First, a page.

Conflict Can Run Deep

I was recently mediating a situation between two individuals.  It was a very difficult situation because the problem had been going on for a long time, approximately fourteen months.  These two individuals were fairly senior in the organization.  However, their relationship was in turmoil.  These two executives were acting like children and it became such an issue that the Human Resource group asked for help.  Unfortunately, they waited a little too late.  I am not exaggerating when I say that it would have been difficult for the situation to have been worse.  The only thing these two people had not done is hit each other, although some threatening language had been used.  One of the executives actually oriented one of their new employees by sharing negative information about the other executive, coaching them about what to look for, and then asking the employee to sit in on meetings as a witness. 

There were two reasons why this effort was going to be a challenge at best.  The first reason was a lack of trust.  So much time had passed, with conflicts occurring without resolution or even understanding.  Each of these individuals needed answers about what was going on.  And true to form, both of the individuals made sense of these conflicts from their own point of view.  To create meaning, they had to make many assumptions and fill in the blanks that existed.  They chose this path, rather than listening to each other and trying to see things from the other person’s perspective.  Amazingly, human nature generally shows that under stress and in ambiguous situations, we fill in the blanks incorrectly or exaggerate; usually toward the negative.  In every situation, these individuals infused negative motives on the other person and provided opinions as facts to support their perspective.  They also saw themselves as innocent, and did not seem to take responsibility. After fourteen months of this self-indulgent behavior, it is easy to see how they could not trust each other.  Each saw the other person as a caricature, a villain if you will.  And they saw themselves as saints.  Their own self-interest was a barrier to building a relationship with the other person.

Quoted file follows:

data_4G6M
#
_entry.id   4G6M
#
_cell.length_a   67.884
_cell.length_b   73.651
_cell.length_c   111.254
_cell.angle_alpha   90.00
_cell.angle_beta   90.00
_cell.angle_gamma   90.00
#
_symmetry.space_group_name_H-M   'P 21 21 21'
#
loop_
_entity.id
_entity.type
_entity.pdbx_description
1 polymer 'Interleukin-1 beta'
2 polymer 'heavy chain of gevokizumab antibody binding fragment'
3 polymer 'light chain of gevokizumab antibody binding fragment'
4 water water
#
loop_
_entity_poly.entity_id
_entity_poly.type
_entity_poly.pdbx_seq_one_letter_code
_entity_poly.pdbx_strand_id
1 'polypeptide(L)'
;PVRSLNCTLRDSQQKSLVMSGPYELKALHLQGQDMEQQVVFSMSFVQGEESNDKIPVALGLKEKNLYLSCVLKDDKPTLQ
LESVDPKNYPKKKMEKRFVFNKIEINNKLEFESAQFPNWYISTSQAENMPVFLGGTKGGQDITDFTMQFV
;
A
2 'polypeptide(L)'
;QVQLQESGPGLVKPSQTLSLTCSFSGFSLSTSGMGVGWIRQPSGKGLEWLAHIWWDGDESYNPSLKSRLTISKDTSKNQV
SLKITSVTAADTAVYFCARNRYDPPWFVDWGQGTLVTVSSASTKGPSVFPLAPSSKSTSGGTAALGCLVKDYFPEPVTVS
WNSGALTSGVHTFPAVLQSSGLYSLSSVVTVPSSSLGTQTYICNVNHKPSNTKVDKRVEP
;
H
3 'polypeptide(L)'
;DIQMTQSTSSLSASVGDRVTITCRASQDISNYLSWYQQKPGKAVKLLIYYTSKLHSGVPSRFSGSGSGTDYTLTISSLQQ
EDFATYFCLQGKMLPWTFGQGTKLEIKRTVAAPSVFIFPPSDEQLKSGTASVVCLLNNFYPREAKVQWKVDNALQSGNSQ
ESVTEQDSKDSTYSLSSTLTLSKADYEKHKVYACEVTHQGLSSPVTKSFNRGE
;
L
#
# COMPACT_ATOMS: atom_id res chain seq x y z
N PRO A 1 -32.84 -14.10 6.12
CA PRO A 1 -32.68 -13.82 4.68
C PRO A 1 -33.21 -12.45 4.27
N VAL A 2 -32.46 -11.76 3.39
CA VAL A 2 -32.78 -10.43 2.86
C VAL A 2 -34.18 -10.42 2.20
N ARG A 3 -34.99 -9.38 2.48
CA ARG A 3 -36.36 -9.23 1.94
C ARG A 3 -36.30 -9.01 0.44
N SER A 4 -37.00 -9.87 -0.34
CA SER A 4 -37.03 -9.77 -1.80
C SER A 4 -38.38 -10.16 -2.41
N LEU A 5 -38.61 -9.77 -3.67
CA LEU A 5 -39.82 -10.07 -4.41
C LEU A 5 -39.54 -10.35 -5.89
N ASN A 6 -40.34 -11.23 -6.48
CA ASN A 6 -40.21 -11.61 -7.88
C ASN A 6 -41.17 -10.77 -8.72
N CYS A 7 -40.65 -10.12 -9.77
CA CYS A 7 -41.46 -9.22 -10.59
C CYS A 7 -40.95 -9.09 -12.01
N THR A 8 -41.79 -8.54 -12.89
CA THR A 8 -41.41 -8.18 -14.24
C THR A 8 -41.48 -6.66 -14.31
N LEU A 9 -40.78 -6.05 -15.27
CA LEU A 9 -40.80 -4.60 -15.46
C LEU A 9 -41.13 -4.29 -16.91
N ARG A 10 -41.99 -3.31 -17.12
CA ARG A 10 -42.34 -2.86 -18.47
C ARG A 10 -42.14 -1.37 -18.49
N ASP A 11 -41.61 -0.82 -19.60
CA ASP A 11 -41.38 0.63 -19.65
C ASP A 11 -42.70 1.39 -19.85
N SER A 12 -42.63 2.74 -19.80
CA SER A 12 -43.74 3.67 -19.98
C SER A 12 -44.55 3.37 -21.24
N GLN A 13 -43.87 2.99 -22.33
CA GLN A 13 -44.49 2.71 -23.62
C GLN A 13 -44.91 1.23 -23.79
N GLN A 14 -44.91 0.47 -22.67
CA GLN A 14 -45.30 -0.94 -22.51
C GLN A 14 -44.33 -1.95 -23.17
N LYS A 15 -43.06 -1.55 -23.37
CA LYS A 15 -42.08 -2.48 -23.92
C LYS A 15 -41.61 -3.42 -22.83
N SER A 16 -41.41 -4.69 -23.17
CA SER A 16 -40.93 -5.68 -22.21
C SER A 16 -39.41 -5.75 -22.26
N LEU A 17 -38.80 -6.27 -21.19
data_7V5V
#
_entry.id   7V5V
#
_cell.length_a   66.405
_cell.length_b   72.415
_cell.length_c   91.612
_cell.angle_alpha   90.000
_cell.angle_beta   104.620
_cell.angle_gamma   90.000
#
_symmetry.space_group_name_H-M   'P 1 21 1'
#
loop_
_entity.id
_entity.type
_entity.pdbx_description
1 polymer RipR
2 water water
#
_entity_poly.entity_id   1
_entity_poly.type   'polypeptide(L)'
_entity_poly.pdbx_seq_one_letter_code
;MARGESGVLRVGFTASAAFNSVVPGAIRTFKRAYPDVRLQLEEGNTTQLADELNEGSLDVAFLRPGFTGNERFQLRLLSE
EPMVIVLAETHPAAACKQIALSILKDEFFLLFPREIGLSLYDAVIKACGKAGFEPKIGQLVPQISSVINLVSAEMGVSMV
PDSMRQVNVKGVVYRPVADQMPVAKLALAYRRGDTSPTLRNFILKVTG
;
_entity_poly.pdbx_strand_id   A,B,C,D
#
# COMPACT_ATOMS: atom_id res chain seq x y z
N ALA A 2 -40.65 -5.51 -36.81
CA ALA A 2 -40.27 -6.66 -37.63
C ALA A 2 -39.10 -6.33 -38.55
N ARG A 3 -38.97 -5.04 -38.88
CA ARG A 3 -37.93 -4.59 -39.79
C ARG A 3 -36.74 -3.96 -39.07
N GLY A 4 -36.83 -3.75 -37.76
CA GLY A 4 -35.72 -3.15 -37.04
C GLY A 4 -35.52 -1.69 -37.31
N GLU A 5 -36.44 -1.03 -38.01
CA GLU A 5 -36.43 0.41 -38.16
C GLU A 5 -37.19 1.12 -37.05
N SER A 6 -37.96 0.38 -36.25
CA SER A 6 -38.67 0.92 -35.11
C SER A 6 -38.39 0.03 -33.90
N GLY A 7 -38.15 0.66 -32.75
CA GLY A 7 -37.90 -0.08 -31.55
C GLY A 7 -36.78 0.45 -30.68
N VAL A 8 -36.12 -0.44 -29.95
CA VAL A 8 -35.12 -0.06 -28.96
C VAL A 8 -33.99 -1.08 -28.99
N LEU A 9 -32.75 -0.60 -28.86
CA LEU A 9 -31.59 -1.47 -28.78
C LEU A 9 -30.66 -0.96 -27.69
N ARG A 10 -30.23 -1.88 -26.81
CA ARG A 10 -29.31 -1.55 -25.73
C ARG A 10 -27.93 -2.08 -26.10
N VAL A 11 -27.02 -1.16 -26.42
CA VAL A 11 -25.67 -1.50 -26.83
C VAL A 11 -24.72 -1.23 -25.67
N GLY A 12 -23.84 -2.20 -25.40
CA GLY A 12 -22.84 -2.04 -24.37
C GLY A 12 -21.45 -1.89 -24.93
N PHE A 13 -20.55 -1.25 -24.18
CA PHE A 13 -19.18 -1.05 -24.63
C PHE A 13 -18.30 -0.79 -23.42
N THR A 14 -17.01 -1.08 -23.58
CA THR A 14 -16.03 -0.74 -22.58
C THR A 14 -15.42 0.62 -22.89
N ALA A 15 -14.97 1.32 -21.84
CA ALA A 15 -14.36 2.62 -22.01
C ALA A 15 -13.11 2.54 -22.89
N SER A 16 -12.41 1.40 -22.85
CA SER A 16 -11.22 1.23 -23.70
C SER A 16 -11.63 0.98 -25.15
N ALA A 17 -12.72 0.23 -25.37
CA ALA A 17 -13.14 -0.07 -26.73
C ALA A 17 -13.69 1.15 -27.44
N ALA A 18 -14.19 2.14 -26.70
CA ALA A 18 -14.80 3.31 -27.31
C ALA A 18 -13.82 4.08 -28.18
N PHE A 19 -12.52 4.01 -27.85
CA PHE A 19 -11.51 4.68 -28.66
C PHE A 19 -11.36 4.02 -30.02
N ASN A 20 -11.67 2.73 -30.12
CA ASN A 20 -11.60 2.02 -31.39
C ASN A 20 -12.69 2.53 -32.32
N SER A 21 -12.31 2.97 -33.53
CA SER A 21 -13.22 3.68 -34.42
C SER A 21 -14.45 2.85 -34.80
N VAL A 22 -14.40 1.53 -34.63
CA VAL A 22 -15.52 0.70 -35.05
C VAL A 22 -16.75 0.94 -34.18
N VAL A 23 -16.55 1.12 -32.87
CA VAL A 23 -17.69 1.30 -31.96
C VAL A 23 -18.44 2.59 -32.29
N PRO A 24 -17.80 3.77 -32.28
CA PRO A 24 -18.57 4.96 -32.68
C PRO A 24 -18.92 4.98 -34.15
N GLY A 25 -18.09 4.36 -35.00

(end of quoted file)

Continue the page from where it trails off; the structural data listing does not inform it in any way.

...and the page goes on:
Self-interest was not the only reason why this was such a difficult situation.  We should ask why they had never worked through these issues.  Why did they let this go so far?  Why did the organization as a whole allow this to keep festering?  What prompted these problems in the first place? 

 A number of factors had an impact.  Politics, reporting structure, geographic distance, dissimilar professional perspectives, personality and differences in communication style all played a role.  But they created a bigger issue…Fear.  Yes, the four letter word.  Both of these individuals were fearful of something.  One of them was new to the company and their role.  They had a lot riding on their entrance into the company and wanted everything to go perfectly as planned.  The other individual, who had just been told they were now reporting the first individual, felt as though they were losing freedom, and their relationship with the president of the company was being impacted by this new player.  He saw his career being impacted by a new player and wanted to be viewed as he was previously.  Both individuals acted out of fear or risk rather than opportunity. 

 The further down the road they went, more was at stake, especially when they painted the other individual as the villain and themselves as a saint.  If they were to resolve this conflict, both of them would have to acknowledge their own challenges and faults.  Fear can became a larger obstacle when trying to resolve a problem.  This was added to the concerns that already existed; because this had gone on so long and had become very public, they knew people were watching, including the president.  While we would like to believe that this would create the proper pressure to work through the issues, it actually creates the need for some people to protect themselves. 

 Unfortunately, that is what occurred in this situation.  One of the individuals rose to the occasion and the other individual engaged in self protection, negative attacks, and breaking agreements.  The irony is that this individual was afraid of looking bad, and in the end they lost the respect of a number of people because of their behavior.  If they had resolved the conflict, they would have improved their image in the organization, their relationship with the president, and positively impacted their career and organization. 

Adapted from Employee Engagement: A Roadmap for Creating Profits, Optimizing Performance, and Increasing Loyalty


3 thoughts on “Conflict Can Run Deep

  1. Pingback: Tweets that mention Conflict Can Run Deep « The Engagement Factor Blog --

  2. I am impressed that you actually were able to pull that much information from this situation. Good job on breaking it down. Getting people the information they need to resolve things quickly and prevent such a situation from being created is what my goal is. I’m new to blogging, but would like to refer to this blog as a reference.

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